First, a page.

The constituencies of the presidency and why they're vulnerable

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The intraparty campaign scuffling of Mondale, Hart, and Jackson is short-term nomination politicking. It's not calibrated - yet - toward winning a presidential election, even though some polls currently show relatively strong Democratic strength against President Reagan. The President clearly maintains a strong grip on leadership popularity.

But, says issues and attitudes analyst Daniel Yankelovich with no hesitation, Mr. Reagan is vulnerable. Mr. Yankelovich heads the Public Agenda Foundation and the opinion-analysis firm of Yankelovich, Skelly & White. He took time during a public affairs conference at the Lyndon B. Johnson Library here last week to outline a scenario of ''risks'' and ''vulnerabilities'' which, he contends, could overturn Ronald Reagan's commanding lead.

The basic Yankelovich reasoning proceeds along these lines: ''The cornerstone of the President's support, and the source of all credibility, is that his economic policies are working. Now, if there should be signs that they are not working, if there are signs that the day after the election, the economic policy threatens to collapse, people are going to have some second thoughts.

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''And the signs would have to do with the return of inflation, unemployment, a slowdown in the rate of recovery, higher interest rates, stock market decline, and, secondly, foreign policy crises in Latin America, for example, where the policy may possibly be read as a 'send-in-the-Marines' policy to deal with crisis.''

Mr. Reagan definitely can be beaten, goes this analyst's blueprint, if any one of three ''at risk'' groups in the United States should defect from Reagan.

One of them is composed of blue-collar workers who voted for the President in 1980.

Says Yankelovich: ''You have two sources of possible lack of confidence on their part: One is the economic issue - a feeling of unfairness that Mr. Reagan is the rich-man's candidate.'' The other is ''the feeling that the economy might not go in a way that will benefit them.''

Mr. Yankelovich, a social researcher for 25 years, acknowledges that foreign policy is a part of the President's strength with blue-collar voters.

''They feel that the President has been very assertive, doesn't permit himself or the country to be pushed around.'' There's a caveat, of course. This so-called ''macho'' leadership must be successful.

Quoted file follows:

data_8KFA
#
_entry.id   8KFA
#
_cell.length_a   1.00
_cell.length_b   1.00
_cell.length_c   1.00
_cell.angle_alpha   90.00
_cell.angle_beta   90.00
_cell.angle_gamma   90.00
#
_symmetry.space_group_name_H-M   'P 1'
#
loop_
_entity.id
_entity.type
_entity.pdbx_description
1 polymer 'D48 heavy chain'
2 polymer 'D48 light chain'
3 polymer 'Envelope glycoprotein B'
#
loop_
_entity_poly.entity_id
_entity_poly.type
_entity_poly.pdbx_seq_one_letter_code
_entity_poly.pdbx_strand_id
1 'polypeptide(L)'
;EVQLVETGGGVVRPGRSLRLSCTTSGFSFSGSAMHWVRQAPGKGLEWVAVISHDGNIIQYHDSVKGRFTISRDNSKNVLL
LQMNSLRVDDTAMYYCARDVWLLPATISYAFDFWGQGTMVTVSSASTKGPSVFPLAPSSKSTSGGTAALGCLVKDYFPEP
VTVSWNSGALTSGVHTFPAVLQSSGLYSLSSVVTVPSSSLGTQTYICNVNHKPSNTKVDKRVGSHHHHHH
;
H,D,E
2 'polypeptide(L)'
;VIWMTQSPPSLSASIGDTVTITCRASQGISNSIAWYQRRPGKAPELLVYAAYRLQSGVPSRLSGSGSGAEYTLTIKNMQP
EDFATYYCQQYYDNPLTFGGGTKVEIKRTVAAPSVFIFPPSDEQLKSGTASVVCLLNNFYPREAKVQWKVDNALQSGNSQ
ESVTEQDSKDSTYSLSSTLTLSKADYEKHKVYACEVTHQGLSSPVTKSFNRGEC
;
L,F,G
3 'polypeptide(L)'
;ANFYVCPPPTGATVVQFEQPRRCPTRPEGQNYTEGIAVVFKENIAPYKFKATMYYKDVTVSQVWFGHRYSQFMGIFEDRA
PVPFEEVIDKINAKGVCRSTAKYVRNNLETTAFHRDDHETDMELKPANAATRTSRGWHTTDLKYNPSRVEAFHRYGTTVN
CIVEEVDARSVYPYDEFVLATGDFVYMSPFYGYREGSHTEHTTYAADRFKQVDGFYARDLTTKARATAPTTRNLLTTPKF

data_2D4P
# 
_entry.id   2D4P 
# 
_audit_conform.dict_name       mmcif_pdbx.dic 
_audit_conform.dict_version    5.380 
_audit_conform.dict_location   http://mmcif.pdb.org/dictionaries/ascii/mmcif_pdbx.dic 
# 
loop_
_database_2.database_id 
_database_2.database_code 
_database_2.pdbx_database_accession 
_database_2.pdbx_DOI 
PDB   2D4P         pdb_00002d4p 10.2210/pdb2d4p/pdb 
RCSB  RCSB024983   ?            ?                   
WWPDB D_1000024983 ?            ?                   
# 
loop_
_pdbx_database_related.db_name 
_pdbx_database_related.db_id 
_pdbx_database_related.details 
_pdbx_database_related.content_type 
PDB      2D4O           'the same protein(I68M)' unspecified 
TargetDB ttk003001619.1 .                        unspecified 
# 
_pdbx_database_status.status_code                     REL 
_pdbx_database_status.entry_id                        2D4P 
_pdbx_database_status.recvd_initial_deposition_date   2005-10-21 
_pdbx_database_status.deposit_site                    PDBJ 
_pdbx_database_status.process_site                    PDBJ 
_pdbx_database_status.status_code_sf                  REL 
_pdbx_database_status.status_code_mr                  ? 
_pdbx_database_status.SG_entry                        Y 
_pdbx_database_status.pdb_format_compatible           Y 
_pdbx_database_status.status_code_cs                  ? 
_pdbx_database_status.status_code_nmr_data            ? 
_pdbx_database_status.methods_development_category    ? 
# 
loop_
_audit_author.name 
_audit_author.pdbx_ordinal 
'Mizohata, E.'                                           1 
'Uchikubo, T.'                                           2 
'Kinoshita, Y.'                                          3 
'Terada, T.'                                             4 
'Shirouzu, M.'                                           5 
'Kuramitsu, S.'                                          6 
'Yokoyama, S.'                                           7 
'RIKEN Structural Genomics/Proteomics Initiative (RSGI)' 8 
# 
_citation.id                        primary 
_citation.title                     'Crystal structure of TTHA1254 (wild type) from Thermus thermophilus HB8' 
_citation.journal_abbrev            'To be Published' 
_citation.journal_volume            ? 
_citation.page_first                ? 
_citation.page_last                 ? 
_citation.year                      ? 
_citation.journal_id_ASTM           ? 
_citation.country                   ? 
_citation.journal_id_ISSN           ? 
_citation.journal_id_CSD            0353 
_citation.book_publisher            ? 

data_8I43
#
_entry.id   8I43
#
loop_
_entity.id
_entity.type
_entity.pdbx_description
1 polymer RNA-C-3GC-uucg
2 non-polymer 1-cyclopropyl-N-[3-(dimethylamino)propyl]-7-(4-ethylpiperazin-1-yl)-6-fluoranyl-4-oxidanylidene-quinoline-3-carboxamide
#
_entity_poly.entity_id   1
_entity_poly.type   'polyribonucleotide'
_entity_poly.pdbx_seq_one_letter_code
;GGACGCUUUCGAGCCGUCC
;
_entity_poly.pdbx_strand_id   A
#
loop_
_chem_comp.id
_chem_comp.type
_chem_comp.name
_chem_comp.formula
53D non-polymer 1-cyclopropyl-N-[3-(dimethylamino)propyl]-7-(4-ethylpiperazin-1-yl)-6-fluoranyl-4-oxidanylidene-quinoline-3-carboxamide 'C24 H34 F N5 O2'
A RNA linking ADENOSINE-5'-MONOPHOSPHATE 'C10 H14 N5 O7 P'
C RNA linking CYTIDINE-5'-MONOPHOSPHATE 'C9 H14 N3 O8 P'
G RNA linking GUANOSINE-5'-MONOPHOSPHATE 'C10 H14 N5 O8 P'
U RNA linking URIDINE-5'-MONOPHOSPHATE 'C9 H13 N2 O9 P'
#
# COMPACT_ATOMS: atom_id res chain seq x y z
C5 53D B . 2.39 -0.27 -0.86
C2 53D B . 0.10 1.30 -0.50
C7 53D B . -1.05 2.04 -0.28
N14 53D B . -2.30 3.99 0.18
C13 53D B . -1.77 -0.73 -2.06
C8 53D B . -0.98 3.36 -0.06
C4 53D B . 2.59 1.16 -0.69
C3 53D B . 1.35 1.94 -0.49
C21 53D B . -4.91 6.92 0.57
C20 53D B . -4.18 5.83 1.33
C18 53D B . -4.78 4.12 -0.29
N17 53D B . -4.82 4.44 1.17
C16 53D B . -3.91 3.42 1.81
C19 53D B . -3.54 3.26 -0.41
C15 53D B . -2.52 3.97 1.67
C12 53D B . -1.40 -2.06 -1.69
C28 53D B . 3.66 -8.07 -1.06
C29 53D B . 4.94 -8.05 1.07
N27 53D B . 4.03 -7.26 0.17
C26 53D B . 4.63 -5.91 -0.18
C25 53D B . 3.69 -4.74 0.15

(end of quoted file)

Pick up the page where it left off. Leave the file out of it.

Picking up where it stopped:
''If the President's policies are perceived as not being effective, then, of course, the confidence based on economics alone would erode,'' says Yankelovich. ''They are being held in solely by foreign-policy successes. If foreign-policy successes become blurred, these blue-collar voters could very easily go back to their normal, Democratic voting practices.''

The second group of ''vulnerables'' in the present Reagan alliance is the young, affluent, independent voters who consider themselves very pragmatic about political candidates.

''They are doing well,'' says Yankelovich. ''They give Reagan credit for combating inflation and for the recovery. However, if signs appear that Reaganomics - what George Bush in the 1980 campaign called 'voodoo economics' - is faltering, this group of voters . . . would walk away from Mr. Reagan in a minute. There's no loyalty there. There is just a pragmatic appraisal. Their support could change overnight.''

The third ''at risk'' group in the defeatable-Reagan scenario, is the women's vote - the gender-gap issue.

''Women are not as enamored of the macho foreign policy style as American men. They don't think it's the greatest thing in the world. They have more questions and concerns about the nuclear arms race, with the war and peace issues. It is only with respect to Reagan that there is the gender gap - it is not,'' warns Yankelovich, ''a general phenomenon.'' Women are uneasy, he says, with what they perceive as the President's attitude toward women: that they are important only because they are someone else's wife or daughter, not because they are individuals in their own right.

''I guess maybe they know from their own experience with men that aggressiveness and assertivness in response to everything is not always the most effective means of dealing with problems.'' Women constitute 54 percent of the electorate.

Each of Yankelovich's groups is distinct from the others. It is a given in his view of the current campaign landscape that if any one of these groups breaks ranks - let alone all three - Reagan could be beaten.

The central political question of the '84 campaign, as this veteran researcher sees it, is Reagan, and whether or not he is in control of the nation's destiny.

It's very clear to analyst Yankelovich: ''People will not be voting this year for a Democratic candidate. They're either going to vote for or against Reagan.''

As Yankelovich concedes, however, this one decisive issue of campaign '84 simply has not yet been raised - risked - by the Democrats. ''The Democratic candidate has to take the high-risk challenge of attacking directly the President's leadership style.''

With a pragmatic grin, Mr. Yankelovich adds: ''You don't fool around with Ronald Reagan.''

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